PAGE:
Patent Medicines

Horsfords Acid Phosphate

Horsford's Acid Phosphate for the Weak and Debilitated

The sale of patent medicines was a booming industry in America in the 19th century and into the early 20th. Lack of access to medical care, high death rates in medical procedures, a general feeling of distrust towards doctors, and the prevalence of folk medicine allowed for patent medicines to become extremely popular, particularly among the working class and those in rural areas, the communities with the least access to formal medical care.

Despite the name, many patent medicines in the 19th century were not actually patented. The term patent medicine originally referred to compound medicines that had been patented with a seal of approval from the British monarchy, coming from the English to the American colonies, but over time has come to refer to both patented and unpatented medicines of the time period. 

Patent medicines, also called nostrums and "quack" medicines, were available from a wealth of sources: over the counter from druggists with no prescription required, from travelling medicine men, and ordered through the mail.

The packaging often did not disclose the contents of the medicine to the patient. Several of the patent medicines in this exhibit predate the Pure Food and Drug Act, which required medicinal products to start disclosing their contents, so it is difficult to discern what many of these medicines were actually comprised of. Often they contained plant extracts combined with large quantities of high-proof alcohols. Several featured drugs such as opium and cocaine, and some contained toxic substances like turpentine and formaldehyde.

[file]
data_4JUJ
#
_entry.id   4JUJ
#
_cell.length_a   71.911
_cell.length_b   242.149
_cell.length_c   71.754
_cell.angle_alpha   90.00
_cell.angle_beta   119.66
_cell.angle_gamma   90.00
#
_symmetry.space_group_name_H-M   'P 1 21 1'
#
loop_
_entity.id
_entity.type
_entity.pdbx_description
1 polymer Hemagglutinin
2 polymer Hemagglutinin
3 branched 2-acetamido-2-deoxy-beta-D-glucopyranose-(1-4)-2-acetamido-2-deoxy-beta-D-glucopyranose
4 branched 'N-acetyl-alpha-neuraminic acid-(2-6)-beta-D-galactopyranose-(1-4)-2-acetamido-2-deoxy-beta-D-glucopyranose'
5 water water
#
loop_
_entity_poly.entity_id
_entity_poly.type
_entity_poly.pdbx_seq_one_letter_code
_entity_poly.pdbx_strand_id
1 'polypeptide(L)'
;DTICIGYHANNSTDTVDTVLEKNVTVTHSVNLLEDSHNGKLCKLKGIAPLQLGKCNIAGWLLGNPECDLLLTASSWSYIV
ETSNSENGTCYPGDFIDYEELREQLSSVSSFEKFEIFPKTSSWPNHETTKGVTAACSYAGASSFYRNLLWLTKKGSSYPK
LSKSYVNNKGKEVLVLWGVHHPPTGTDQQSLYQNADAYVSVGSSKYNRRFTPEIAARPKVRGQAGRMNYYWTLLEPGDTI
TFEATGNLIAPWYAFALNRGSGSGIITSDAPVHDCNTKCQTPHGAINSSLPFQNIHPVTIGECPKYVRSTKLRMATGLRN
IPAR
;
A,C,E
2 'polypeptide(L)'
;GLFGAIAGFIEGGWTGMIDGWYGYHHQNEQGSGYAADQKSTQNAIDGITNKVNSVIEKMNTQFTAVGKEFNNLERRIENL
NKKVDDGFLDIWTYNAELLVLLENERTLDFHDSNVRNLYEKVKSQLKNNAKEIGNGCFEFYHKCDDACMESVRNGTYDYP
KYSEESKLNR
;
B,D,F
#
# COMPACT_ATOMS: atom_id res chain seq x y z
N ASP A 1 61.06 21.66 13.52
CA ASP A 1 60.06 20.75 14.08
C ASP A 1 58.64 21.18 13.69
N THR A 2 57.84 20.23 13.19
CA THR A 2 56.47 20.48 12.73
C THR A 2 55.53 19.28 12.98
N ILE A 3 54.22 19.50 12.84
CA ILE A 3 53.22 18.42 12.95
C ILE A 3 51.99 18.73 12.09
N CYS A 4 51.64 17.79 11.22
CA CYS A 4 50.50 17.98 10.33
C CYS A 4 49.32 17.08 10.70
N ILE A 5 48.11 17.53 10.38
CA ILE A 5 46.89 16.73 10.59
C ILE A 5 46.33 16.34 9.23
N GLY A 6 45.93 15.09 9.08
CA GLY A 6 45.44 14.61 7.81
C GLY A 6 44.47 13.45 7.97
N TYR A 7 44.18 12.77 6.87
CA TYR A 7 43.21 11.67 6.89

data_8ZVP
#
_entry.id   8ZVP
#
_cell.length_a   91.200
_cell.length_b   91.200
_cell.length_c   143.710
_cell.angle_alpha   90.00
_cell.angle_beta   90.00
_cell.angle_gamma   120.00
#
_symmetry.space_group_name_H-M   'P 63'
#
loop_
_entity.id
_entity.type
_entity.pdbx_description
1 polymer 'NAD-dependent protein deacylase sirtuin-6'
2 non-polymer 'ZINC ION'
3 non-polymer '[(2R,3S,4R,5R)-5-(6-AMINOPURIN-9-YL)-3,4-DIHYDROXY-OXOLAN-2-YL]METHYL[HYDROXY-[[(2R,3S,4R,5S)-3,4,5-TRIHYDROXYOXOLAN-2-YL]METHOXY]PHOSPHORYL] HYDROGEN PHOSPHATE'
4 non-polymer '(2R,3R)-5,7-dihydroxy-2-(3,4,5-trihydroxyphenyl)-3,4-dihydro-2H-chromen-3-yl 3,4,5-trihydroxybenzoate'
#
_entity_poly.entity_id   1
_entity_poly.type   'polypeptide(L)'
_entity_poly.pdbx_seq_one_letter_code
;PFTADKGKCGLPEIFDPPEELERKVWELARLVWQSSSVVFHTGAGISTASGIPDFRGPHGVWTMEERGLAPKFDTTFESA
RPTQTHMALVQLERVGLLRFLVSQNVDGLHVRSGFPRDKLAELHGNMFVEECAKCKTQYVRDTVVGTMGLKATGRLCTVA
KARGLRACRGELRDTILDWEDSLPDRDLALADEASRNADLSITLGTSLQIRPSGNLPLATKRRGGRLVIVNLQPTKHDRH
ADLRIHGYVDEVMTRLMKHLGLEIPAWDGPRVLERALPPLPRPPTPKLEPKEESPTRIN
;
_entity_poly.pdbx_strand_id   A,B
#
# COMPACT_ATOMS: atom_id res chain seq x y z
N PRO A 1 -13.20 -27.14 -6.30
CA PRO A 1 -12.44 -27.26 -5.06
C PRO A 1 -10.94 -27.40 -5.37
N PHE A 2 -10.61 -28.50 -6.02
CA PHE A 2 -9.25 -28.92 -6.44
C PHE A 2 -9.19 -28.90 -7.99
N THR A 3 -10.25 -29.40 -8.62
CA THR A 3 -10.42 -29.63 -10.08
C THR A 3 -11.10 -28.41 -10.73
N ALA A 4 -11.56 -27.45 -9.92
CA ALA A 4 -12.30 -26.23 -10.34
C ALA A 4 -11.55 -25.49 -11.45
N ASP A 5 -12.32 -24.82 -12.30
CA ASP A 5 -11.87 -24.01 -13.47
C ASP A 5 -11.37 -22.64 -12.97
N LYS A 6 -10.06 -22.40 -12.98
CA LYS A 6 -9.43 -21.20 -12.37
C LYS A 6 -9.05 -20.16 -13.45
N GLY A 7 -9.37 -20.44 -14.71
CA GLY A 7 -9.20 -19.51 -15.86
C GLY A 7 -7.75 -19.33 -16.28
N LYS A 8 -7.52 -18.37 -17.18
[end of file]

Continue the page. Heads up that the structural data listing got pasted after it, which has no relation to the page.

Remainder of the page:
Even after the passage of the Pure Food and Drug Act in 1906, patent medicine manufacturers were still not required to list all ingredients found in the product until a revision of the act was passed in 1938. Until then, manufacturers were only required to list if their products contained any of 10 ingredients deemed addictive drugs: alcohol, morphine, opium, cocaine, heroin, alpha or beta eucaine, chloroform, cannabis indica, chloral hydrate, or acetanilide, or "any derivative or preparation of any such substances contained therein."

Ayer's Sarsaparilla

A flyer for Ayer's Sarsaparilla that promises to purify impure blood

Patent medicines came in a variety of forms, from syrups to bitters to pills. The medicines were almost always desigined to be ingested orally, or occassionally to topically applied in the case of a salve, ointment, or oil. 

My personal favorite patent medicine in the archives, Wizard Oil! This cure-all oil promises to heal burns, insect bites and stings, sunburn, and any skin abrasion. The booklet, while still chock-full of advertisements and promotional product testimonials, also contains diagrams detailing basic first aid practices such as tying a tourniquet and dressing wounds. It also includes a section on how to care for minor injuries like a lame back or a bloody nose, as well as a section on how to remove stains. The booklet ends with a section on how to use Wizard Oil for various ailments, with given examples of minor cuts and wounds, athlete's foot, cold sores, and chest and head colds. 

Patent Medicines